Already close to 12,000 hectares are devoted to organic lemon cultivation in Spain, making the country the largest producer and global supplier of organic lemons. "In the lemon sector, we are very pleased to have achieved such a level of sustainability. We are number 1 in the world both in terms of carbon footprint and total environmental footprint", says Juan Antonio Martínez Rubio, of the company Toñifruit, specialized in organic production.
"This year, climate change, which we are trying to fight with this very sustainable production, has taken its toll, and we've had the driest spring in recent times. This has made things tough for everyone in the agricultural sector and in particular also for lemon producers. Fortunately, we've had 15 days with rainy weather; in fact, more than 100 l/m² have been recorded in some places, and the reservoirs are now a little fuller. This will also allow a lower expenditure in irrigation water."
The drought has been the cause of the drop in the production this season. The initial estimates have been adjusted based on updated data from Ailimpo. The volume marketed will inevitably fall. According to data from the interprofessional organization up to April 30, the volumes exported to Europe (including the United Kingdom) have been reduced by 7%, and those going to the domestic market have fallen by 6%. However, in the current context of lower production and overall fall in the consumption of fruits and vegetables, domestic consumption data still invite optimism, since in the last decade, lemons have been the only citrus fruit that has maintained its average per capita.
"Rather than a fruit, lemons have always been considered a condiment and, as such, they are less affected by changes in consumer habits. In general terms, there has been a drop in fruit and vegetable consumption in Europe due to inflation, the crisis and the war, but in the case of lemons, the drop has been lower than average and we are happy, all circumstances considered."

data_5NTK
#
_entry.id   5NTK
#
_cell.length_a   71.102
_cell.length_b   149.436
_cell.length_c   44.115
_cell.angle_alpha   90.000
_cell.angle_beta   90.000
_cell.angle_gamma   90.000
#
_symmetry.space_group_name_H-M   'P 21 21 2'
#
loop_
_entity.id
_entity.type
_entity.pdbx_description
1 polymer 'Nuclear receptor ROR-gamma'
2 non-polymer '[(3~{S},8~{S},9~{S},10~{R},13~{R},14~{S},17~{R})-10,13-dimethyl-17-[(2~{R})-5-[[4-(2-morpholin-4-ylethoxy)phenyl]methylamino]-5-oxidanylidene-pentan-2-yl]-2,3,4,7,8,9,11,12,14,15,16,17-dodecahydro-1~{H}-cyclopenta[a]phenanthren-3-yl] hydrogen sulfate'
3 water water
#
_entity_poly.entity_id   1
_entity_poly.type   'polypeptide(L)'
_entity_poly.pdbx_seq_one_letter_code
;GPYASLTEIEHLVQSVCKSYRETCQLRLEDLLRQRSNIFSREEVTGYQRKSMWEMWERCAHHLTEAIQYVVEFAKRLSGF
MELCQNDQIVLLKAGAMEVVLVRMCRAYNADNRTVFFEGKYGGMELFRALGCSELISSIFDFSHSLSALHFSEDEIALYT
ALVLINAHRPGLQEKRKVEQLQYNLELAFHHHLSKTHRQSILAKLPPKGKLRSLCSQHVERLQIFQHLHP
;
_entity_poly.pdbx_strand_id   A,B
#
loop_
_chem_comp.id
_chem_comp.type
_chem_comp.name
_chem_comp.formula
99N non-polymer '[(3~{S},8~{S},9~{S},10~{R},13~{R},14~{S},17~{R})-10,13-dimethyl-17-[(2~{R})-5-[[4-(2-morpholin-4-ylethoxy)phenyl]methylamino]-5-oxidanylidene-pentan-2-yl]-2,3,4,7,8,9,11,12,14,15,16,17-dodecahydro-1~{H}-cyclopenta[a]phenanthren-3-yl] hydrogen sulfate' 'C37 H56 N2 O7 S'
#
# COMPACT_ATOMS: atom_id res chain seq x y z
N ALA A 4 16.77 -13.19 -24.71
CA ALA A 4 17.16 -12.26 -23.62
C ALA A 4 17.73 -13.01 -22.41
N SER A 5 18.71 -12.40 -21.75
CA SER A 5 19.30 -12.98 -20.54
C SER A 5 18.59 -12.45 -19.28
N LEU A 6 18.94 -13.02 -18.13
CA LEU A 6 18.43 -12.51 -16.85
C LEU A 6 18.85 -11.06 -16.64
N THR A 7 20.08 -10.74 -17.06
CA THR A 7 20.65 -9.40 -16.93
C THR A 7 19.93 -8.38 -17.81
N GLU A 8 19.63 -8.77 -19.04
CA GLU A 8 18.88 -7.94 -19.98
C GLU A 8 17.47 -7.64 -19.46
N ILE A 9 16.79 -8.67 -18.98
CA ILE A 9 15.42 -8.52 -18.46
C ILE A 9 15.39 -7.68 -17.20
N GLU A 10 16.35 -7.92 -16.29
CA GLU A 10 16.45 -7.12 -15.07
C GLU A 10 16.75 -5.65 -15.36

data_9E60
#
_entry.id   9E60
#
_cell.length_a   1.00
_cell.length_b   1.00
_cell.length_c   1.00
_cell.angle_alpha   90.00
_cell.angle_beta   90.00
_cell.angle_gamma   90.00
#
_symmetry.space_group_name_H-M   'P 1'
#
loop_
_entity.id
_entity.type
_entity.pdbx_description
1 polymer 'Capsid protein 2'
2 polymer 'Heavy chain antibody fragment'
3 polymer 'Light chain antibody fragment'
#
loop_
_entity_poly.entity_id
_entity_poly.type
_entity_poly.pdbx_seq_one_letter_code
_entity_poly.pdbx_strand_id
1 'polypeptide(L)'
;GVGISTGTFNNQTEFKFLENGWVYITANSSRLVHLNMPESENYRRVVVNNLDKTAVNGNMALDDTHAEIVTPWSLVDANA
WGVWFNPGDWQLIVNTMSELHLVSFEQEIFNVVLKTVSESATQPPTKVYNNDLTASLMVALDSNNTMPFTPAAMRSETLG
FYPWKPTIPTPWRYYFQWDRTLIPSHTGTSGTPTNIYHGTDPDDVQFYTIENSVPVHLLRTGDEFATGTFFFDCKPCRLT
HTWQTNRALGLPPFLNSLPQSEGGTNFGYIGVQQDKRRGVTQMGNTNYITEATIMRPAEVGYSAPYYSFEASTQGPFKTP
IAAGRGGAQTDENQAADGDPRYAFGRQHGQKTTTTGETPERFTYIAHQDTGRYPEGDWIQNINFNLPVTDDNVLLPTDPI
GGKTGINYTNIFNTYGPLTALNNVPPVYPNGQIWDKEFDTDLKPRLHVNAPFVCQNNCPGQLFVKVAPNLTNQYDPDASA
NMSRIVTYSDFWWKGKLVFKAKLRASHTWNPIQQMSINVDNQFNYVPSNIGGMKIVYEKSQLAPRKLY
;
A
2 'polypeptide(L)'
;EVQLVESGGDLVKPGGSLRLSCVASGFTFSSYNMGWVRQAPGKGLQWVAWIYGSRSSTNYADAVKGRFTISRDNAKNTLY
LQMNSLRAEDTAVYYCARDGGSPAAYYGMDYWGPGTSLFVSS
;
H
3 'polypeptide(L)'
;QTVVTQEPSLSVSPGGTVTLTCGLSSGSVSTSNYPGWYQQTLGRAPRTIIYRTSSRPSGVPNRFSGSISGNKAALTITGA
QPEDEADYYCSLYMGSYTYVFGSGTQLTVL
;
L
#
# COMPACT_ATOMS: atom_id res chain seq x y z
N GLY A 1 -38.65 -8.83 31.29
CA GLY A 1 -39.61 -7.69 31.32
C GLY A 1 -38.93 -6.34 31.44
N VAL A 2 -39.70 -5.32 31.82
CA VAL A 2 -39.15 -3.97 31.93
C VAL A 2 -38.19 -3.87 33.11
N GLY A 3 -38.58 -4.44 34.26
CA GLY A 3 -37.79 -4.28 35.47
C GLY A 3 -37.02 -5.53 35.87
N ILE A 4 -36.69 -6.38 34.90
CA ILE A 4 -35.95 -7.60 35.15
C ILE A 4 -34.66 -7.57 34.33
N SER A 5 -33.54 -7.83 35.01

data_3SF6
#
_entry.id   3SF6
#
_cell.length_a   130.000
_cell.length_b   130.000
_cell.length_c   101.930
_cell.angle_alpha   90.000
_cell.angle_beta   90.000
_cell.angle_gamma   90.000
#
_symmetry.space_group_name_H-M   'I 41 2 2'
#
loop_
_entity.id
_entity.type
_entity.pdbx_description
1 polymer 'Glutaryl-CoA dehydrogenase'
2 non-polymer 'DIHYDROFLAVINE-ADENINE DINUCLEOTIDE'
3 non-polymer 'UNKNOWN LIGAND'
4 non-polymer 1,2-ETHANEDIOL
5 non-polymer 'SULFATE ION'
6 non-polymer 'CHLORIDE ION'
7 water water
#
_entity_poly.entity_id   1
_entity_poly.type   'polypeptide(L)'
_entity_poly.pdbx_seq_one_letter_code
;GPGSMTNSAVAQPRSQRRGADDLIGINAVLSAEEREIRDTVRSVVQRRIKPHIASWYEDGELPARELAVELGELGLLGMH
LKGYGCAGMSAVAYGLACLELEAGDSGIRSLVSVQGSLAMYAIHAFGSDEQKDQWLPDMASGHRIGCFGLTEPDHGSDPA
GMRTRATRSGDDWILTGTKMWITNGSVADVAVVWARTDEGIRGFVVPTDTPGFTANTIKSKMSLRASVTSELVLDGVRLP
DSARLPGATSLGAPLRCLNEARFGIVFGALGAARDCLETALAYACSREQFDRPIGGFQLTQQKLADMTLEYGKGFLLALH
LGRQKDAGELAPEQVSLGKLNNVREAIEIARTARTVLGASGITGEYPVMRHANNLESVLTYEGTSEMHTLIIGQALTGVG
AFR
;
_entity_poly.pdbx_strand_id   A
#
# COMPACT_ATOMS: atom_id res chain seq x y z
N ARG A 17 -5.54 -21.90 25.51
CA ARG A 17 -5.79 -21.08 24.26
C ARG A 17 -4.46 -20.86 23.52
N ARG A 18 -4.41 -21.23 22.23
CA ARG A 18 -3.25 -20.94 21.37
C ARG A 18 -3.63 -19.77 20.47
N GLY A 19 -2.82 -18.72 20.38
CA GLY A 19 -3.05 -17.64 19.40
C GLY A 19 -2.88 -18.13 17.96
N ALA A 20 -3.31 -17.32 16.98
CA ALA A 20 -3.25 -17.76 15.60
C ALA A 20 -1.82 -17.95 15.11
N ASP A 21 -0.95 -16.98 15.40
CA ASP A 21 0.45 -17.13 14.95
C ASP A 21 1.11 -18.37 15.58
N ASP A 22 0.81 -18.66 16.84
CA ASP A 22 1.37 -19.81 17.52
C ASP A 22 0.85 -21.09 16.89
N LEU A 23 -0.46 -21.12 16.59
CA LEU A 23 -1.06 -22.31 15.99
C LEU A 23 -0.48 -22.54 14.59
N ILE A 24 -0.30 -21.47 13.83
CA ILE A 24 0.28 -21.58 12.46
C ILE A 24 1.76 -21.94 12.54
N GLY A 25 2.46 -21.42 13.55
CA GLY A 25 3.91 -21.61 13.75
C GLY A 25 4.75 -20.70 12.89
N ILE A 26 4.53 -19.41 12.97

"We have the product, the sustainability and the market next door, to which we can provide our services within 24 hours"
With regard to consumption, now the summer period is starting and consumption traditionally increases. "We are facing the challenge of trying to increase the presence of organic lemons on the shelves," says Juan Antonio. "The carbon footprint of overseas lemons is immense, while there are local lemons in the EU which, in the case of Spain, even record a positive carbon footprint. We have the product, the sustainability and the market next door, to which we can provide our services all year round, delivering our lemons to any point within 24 hours. Moreover, we meet every demand from the EU in terms of environmental, social and labor standards."
"In this regard, Ailimpo has organized a very important promotional campaign for Spanish lemons which is now coming to an end, and the sector has requested that it be renewed to continue promoting the benefits of the lemons from Spain, focusing now on the organic. We cannot forget that the EU has introduced legislation dictating that 25% of food must be organic by 2030, so it should also help in the promotion to bring the percentage of organic food consumed to 25%."
In the particular case of lemons, "we firmly believe that the capacity for growth and consumption can continue to increase in the coming years. There are already supermarket chains that have Spanish organic lemons on their shelves even in summer. It is a bet for which we are very grateful, because Spain is ready to supply organic lemons all year round. That is something no other organic fruit sector achieves and should allow us to continue growing."